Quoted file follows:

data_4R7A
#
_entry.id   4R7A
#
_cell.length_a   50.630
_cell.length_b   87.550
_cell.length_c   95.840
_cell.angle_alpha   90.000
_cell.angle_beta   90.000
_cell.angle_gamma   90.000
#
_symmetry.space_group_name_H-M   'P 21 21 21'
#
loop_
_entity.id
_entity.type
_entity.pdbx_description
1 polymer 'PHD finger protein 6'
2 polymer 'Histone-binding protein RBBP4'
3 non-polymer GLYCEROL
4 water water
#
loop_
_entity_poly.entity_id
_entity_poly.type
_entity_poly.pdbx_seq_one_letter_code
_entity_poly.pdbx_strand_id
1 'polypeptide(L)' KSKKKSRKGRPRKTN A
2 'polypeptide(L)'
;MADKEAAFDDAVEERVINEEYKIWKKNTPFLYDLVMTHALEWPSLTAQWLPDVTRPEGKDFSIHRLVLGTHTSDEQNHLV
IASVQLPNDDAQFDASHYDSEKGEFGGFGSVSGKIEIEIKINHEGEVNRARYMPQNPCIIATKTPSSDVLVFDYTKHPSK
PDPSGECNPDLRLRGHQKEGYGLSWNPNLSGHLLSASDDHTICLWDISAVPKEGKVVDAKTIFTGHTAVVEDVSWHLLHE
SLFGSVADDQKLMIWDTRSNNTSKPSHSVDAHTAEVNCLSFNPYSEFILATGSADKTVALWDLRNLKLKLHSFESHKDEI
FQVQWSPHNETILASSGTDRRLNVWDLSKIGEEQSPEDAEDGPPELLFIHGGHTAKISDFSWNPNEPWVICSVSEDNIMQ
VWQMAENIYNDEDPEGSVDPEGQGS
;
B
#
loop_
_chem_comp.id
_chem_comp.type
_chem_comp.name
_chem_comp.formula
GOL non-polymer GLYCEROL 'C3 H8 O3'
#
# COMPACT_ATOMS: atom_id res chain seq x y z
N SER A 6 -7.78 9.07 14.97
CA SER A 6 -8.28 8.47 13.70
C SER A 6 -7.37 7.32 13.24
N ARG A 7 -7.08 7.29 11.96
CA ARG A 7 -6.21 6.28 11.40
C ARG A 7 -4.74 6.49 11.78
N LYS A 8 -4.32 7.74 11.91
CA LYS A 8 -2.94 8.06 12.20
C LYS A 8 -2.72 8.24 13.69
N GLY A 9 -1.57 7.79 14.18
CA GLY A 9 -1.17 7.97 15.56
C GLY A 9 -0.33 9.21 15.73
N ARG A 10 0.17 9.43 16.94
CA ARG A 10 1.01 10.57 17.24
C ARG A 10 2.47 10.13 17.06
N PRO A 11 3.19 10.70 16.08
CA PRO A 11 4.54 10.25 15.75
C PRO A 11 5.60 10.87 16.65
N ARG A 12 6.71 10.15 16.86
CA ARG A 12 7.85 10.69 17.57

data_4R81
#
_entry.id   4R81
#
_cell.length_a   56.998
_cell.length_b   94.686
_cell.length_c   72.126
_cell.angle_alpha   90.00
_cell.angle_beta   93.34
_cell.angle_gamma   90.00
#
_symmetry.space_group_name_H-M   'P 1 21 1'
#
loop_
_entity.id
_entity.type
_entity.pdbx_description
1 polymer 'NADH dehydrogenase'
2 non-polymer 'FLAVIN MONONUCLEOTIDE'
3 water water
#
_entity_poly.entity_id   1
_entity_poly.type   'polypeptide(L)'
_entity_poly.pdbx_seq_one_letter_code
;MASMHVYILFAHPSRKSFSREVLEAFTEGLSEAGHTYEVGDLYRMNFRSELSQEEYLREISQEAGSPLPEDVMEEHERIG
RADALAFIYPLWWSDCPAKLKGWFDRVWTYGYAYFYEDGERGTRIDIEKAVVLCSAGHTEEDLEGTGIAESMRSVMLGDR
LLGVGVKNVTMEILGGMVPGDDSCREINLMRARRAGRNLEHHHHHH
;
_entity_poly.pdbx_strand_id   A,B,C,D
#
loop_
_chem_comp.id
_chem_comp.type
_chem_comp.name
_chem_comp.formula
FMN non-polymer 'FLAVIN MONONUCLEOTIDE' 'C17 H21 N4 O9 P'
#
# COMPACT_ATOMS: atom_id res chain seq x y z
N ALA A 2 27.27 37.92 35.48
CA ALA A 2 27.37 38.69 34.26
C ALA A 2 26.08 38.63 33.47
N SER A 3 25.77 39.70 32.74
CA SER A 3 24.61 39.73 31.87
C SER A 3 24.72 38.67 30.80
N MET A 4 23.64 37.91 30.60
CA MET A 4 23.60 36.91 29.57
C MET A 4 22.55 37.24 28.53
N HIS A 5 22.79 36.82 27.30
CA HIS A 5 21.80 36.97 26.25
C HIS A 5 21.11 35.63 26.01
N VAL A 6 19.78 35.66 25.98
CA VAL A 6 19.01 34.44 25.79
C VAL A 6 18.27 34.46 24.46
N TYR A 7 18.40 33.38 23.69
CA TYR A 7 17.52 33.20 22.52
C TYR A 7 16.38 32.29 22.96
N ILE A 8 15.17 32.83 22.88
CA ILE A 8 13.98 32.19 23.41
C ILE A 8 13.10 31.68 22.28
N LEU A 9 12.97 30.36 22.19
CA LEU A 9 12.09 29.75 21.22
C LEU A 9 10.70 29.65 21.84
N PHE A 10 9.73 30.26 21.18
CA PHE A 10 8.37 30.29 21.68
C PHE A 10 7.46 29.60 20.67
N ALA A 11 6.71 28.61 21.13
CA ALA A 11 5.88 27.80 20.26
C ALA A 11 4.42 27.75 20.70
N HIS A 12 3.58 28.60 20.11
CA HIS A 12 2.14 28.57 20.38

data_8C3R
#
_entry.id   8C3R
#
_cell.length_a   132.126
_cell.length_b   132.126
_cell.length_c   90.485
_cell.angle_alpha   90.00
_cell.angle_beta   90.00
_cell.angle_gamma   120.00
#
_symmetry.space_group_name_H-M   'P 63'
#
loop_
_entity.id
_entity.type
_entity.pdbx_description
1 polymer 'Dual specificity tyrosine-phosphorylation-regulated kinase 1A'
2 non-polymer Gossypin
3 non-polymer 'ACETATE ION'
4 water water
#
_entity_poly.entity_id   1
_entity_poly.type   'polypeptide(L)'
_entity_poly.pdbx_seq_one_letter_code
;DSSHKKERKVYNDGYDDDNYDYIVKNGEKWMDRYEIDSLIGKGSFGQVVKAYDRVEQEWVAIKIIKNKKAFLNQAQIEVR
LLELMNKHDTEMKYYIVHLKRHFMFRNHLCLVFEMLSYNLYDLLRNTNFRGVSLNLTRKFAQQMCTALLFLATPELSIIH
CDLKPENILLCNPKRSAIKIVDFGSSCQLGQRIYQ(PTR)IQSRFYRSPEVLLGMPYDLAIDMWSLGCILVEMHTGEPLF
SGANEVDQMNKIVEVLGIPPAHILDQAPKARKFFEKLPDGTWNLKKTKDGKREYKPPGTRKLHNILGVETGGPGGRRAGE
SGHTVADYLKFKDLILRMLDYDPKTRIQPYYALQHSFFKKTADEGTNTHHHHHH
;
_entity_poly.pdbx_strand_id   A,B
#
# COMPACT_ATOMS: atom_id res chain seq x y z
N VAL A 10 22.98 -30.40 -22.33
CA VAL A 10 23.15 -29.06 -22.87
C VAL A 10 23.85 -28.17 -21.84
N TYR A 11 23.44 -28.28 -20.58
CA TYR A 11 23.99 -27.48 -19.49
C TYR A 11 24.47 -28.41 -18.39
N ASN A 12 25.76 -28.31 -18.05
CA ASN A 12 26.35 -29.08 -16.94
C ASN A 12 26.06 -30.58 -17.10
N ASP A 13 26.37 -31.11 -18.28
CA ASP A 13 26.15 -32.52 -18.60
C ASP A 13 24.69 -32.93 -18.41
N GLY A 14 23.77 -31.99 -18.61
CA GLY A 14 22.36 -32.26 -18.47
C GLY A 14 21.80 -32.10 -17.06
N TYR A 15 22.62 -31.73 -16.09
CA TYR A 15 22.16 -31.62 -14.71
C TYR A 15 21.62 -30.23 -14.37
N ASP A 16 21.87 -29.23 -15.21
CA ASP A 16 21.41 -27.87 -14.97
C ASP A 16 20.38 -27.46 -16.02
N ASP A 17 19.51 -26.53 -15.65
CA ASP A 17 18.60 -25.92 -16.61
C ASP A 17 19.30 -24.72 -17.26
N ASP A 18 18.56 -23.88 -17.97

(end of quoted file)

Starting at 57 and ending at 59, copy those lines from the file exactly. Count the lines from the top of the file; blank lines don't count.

CA GLY A 9 -1.17 7.97 15.56
C GLY A 9 -0.33 9.21 15.73
N ARG A 10 0.17 9.43 16.94